I found a way to define a math symbol as follow:




enter image description here

Theh problem is that I have to assign a letter which appears on keyboard "*" to replace "\times" (that means the ASCII code is in range 0-255). Because function \lccode just accept value in that range.

How can I define an arbitrary math symbol and assign it to the same character? Something like:

\begingroup\lccode`~=`\times         % it doesn't work in this way
\lowercase{\endgroup\def~}{new\ \times}

In other words, we redefine a math symbol which has value of mathcode is out of ASCII range. Because we can do as follow:


but cannot with

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    rather than showing code that doesn't work and making us guess the intended effect it would be better to give a top level description of what you want to do. What input do you want in the file, and what typeset output do you want it to generate? Jan 6, 2020 at 0:42
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    I don't get it. Why don't you just redefine \times? Like for example \let\normaltimes\times \renewcommand*\times{new\ \normaltimes} Jan 6, 2020 at 0:44
  • >>@Henri Menke: Thank you. Your suggestion is so nice. I do that because I don't know how to redefine \times.
    – Nuec Tah
    Jan 6, 2020 at 0:56
  • >>@David Carlisle: Thank for your feedback. I have just attended this forum, so I don't have experience. I will pay attention next time.
    – Nuec Tah
    Jan 6, 2020 at 1:00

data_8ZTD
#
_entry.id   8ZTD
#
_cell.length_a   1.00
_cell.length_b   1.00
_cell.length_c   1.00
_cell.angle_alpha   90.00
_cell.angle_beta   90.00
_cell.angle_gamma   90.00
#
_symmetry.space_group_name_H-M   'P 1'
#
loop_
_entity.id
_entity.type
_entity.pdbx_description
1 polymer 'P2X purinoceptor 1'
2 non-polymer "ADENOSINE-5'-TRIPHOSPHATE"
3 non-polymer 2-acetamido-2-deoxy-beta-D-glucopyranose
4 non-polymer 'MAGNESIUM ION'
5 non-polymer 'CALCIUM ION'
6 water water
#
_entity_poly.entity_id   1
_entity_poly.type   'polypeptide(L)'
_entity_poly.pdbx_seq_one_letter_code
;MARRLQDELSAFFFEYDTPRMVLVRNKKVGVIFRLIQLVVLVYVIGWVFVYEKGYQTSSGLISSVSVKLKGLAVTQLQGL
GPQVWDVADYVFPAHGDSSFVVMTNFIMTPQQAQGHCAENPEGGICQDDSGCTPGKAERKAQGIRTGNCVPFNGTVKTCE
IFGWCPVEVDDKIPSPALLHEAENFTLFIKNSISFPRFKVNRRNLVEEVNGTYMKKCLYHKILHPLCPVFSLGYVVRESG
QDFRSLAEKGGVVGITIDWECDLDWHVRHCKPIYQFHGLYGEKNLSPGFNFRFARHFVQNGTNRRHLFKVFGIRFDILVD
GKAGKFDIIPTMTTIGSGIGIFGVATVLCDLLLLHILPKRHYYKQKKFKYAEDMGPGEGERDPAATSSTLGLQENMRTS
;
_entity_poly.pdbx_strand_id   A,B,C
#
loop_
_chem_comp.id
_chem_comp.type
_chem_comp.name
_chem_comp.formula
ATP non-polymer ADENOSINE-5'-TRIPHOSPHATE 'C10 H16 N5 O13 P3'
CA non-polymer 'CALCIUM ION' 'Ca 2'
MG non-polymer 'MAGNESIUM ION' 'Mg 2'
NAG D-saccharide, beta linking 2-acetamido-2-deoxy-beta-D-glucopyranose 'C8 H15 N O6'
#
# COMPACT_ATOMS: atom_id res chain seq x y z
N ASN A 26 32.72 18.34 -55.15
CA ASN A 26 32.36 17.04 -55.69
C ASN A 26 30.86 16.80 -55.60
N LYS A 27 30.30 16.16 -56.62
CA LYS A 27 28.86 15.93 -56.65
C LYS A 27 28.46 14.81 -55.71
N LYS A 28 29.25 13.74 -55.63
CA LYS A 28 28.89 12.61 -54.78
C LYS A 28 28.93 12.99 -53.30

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    @Tauyeco I did not get notified about your reply, presumably because of the >> in front of the @ sign. Jan 6, 2020 at 2:47

1 Answer 1


I found the answer from @Henri Menke (thank you for that). I realize that we should use \lccode to redefine symbols which are typed directly by single symbol. Regarding operators (such as \times, \div, etc.), which have mathcode's out of the range, we can redefine them by using:

\let <new command> <old command>
\renewcommand <old command> (<new reformation>)
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    It's not that the \mathcode is out of range for \times: \times cannot have a math code (as any other macro). You use the \mathcode for characters (only characters have a \mathcode), so you make them behave as if they were macros (like in your example you made the character * behave as the macro \times). For macros, you can just redefine them, as Henri suggested. Jan 6, 2020 at 1:19
  • >>@Phelype Oleinik: Thank for your answer. It's so clear now.
    – Nuec Tah
    Jan 6, 2020 at 1:22
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    note that lccode is the lower case code used for lower-casing text, you don't need to use it here it is just used in a trick way to avoid having to locally make the character active while defining it. A more straight forward definition would not use lccode here at all. Jan 6, 2020 at 8:57
  • >>@David Carilisle: Thank you. Could you show me what is the straight forward definition? Because I haven't understood lccode deeply yet.
    – Nuec Tah
    Jan 6, 2020 at 13:17

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